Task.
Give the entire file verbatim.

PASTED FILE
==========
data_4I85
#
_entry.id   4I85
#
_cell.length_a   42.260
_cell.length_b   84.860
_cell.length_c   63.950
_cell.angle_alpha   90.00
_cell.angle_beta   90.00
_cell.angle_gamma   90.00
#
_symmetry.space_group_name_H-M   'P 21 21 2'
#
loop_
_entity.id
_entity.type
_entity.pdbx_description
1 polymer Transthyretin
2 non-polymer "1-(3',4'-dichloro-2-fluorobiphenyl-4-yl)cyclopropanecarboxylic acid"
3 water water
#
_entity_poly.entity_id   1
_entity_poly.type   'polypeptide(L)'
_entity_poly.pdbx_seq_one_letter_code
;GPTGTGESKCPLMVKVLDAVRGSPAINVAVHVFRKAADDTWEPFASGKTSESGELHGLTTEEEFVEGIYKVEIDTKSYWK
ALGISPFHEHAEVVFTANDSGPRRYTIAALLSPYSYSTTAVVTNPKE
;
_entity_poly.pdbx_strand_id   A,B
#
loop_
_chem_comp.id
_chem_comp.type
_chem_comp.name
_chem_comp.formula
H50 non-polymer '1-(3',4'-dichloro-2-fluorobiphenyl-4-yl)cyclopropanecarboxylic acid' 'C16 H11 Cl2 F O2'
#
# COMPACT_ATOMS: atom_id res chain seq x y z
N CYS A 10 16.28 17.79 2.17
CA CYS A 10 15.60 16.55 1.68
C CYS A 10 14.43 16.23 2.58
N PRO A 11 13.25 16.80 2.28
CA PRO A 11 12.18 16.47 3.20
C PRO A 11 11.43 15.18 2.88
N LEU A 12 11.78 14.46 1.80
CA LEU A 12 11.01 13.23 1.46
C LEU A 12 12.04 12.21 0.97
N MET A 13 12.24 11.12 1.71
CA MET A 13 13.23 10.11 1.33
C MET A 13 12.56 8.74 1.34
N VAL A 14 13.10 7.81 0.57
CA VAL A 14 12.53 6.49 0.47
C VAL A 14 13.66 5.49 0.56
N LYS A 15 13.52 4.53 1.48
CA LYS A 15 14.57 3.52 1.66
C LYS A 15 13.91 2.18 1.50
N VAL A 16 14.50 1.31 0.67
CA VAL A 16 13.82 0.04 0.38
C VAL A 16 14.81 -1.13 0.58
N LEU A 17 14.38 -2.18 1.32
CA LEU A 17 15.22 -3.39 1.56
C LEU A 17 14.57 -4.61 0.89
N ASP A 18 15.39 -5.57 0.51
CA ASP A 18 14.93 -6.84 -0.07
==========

data_4I85
#
_entry.id   4I85
#
_cell.length_a   42.260
_cell.length_b   84.860
_cell.length_c   63.950
_cell.angle_alpha   90.00
_cell.angle_beta   90.00
_cell.angle_gamma   90.00
#
_symmetry.space_group_name_H-M   'P 21 21 2'
#
loop_
_entity.id
_entity.type
_entity.pdbx_description
1 polymer Transthyretin
2 non-polymer "1-(3',4'-dichloro-2-fluorobiphenyl-4-yl)cyclopropanecarboxylic acid"
3 water water
#
_entity_poly.entity_id   1
_entity_poly.type   'polypeptide(L)'
_entity_poly.pdbx_seq_one_letter_code
;GPTGTGESKCPLMVKVLDAVRGSPAINVAVHVFRKAADDTWEPFASGKTSESGELHGLTTEEEFVEGIYKVEIDTKSYWK
ALGISPFHEHAEVVFTANDSGPRRYTIAALLSPYSYSTTAVVTNPKE
;
_entity_poly.pdbx_strand_id   A,B
#
loop_
_chem_comp.id
_chem_comp.type
_chem_comp.name
_chem_comp.formula
H50 non-polymer '1-(3',4'-dichloro-2-fluorobiphenyl-4-yl)cyclopropanecarboxylic acid' 'C16 H11 Cl2 F O2'
#
# COMPACT_ATOMS: atom_id res chain seq x y z
N CYS A 10 16.28 17.79 2.17
CA CYS A 10 15.60 16.55 1.68
C CYS A 10 14.43 16.23 2.58
N PRO A 11 13.25 16.80 2.28
CA PRO A 11 12.18 16.47 3.20
C PRO A 11 11.43 15.18 2.88
N LEU A 12 11.78 14.46 1.80
CA LEU A 12 11.01 13.23 1.46
C LEU A 12 12.04 12.21 0.97
N MET A 13 12.24 11.12 1.71
CA MET A 13 13.23 10.11 1.33
C MET A 13 12.56 8.74 1.34
N VAL A 14 13.10 7.81 0.57
CA VAL A 14 12.53 6.49 0.47
C VAL A 14 13.66 5.49 0.56
N LYS A 15 13.52 4.53 1.48
CA LYS A 15 14.57 3.52 1.66
C LYS A 15 13.91 2.18 1.50
N VAL A 16 14.50 1.31 0.67
CA VAL A 16 13.82 0.04 0.38
C VAL A 16 14.81 -1.13 0.58
N LEU A 17 14.38 -2.18 1.32
CA LEU A 17 15.22 -3.39 1.56
C LEU A 17 14.57 -4.61 0.89
N ASP A 18 15.39 -5.57 0.51
CA ASP A 18 14.93 -6.84 -0.07